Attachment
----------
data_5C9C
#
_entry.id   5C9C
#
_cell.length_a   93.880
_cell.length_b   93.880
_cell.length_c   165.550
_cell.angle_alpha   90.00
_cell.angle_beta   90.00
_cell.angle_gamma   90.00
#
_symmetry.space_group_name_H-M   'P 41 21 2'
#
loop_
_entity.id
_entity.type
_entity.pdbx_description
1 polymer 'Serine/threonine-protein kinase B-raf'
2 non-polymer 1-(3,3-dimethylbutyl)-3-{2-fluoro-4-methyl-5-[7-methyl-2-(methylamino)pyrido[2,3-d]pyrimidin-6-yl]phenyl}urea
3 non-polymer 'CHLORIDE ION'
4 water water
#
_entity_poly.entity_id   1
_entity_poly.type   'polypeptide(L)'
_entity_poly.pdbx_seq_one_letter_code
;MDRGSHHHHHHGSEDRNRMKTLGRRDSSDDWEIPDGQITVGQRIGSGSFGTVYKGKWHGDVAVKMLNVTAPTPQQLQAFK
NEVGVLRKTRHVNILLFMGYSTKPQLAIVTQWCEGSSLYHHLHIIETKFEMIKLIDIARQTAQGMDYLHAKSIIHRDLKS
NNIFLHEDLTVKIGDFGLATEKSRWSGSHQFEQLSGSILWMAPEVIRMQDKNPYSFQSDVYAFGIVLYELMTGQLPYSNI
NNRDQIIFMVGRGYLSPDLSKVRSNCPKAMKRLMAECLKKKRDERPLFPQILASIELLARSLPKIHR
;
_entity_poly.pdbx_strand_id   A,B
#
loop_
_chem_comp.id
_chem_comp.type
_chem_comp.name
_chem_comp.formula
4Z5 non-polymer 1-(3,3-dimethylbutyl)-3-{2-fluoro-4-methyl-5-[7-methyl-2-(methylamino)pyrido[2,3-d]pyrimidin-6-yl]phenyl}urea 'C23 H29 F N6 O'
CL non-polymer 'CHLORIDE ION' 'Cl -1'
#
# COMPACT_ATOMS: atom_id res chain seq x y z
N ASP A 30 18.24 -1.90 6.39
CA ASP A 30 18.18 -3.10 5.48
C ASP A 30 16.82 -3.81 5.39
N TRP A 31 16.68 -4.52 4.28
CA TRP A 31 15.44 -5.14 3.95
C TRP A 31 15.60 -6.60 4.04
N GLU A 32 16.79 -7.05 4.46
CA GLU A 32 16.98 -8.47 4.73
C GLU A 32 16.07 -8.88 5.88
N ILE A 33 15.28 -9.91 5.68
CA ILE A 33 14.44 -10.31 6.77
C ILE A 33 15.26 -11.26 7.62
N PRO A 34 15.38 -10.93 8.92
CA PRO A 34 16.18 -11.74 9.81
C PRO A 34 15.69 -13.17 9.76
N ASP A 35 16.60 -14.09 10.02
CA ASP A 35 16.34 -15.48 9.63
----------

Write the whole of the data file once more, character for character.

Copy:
data_5C9C
#
_entry.id   5C9C
#
_cell.length_a   93.880
_cell.length_b   93.880
_cell.length_c   165.550
_cell.angle_alpha   90.00
_cell.angle_beta   90.00
_cell.angle_gamma   90.00
#
_symmetry.space_group_name_H-M   'P 41 21 2'
#
loop_
_entity.id
_entity.type
_entity.pdbx_description
1 polymer 'Serine/threonine-protein kinase B-raf'
2 non-polymer 1-(3,3-dimethylbutyl)-3-{2-fluoro-4-methyl-5-[7-methyl-2-(methylamino)pyrido[2,3-d]pyrimidin-6-yl]phenyl}urea
3 non-polymer 'CHLORIDE ION'
4 water water
#
_entity_poly.entity_id   1
_entity_poly.type   'polypeptide(L)'
_entity_poly.pdbx_seq_one_letter_code
;MDRGSHHHHHHGSEDRNRMKTLGRRDSSDDWEIPDGQITVGQRIGSGSFGTVYKGKWHGDVAVKMLNVTAPTPQQLQAFK
NEVGVLRKTRHVNILLFMGYSTKPQLAIVTQWCEGSSLYHHLHIIETKFEMIKLIDIARQTAQGMDYLHAKSIIHRDLKS
NNIFLHEDLTVKIGDFGLATEKSRWSGSHQFEQLSGSILWMAPEVIRMQDKNPYSFQSDVYAFGIVLYELMTGQLPYSNI
NNRDQIIFMVGRGYLSPDLSKVRSNCPKAMKRLMAECLKKKRDERPLFPQILASIELLARSLPKIHR
;
_entity_poly.pdbx_strand_id   A,B
#
loop_
_chem_comp.id
_chem_comp.type
_chem_comp.name
_chem_comp.formula
4Z5 non-polymer 1-(3,3-dimethylbutyl)-3-{2-fluoro-4-methyl-5-[7-methyl-2-(methylamino)pyrido[2,3-d]pyrimidin-6-yl]phenyl}urea 'C23 H29 F N6 O'
CL non-polymer 'CHLORIDE ION' 'Cl -1'
#
# COMPACT_ATOMS: atom_id res chain seq x y z
N ASP A 30 18.24 -1.90 6.39
CA ASP A 30 18.18 -3.10 5.48
C ASP A 30 16.82 -3.81 5.39
N TRP A 31 16.68 -4.52 4.28
CA TRP A 31 15.44 -5.14 3.95
C TRP A 31 15.60 -6.60 4.04
N GLU A 32 16.79 -7.05 4.46
CA GLU A 32 16.98 -8.47 4.73
C GLU A 32 16.07 -8.88 5.88
N ILE A 33 15.28 -9.91 5.68
CA ILE A 33 14.44 -10.31 6.77
C ILE A 33 15.26 -11.26 7.62
N PRO A 34 15.38 -10.93 8.92
CA PRO A 34 16.18 -11.74 9.81
C PRO A 34 15.69 -13.17 9.76
N ASP A 35 16.60 -14.09 10.02
CA ASP A 35 16.34 -15.48 9.63